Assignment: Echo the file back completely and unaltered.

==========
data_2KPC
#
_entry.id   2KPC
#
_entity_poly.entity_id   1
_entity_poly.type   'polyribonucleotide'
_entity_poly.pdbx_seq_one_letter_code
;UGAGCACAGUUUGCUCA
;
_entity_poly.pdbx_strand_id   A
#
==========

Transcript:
data_2KPC
#
_entry.id   2KPC
#
_entity_poly.entity_id   1
_entity_poly.type   'polyribonucleotide'
_entity_poly.pdbx_seq_one_letter_code
;UGAGCACAGUUUGCUCA
;
_entity_poly.pdbx_strand_id   A
#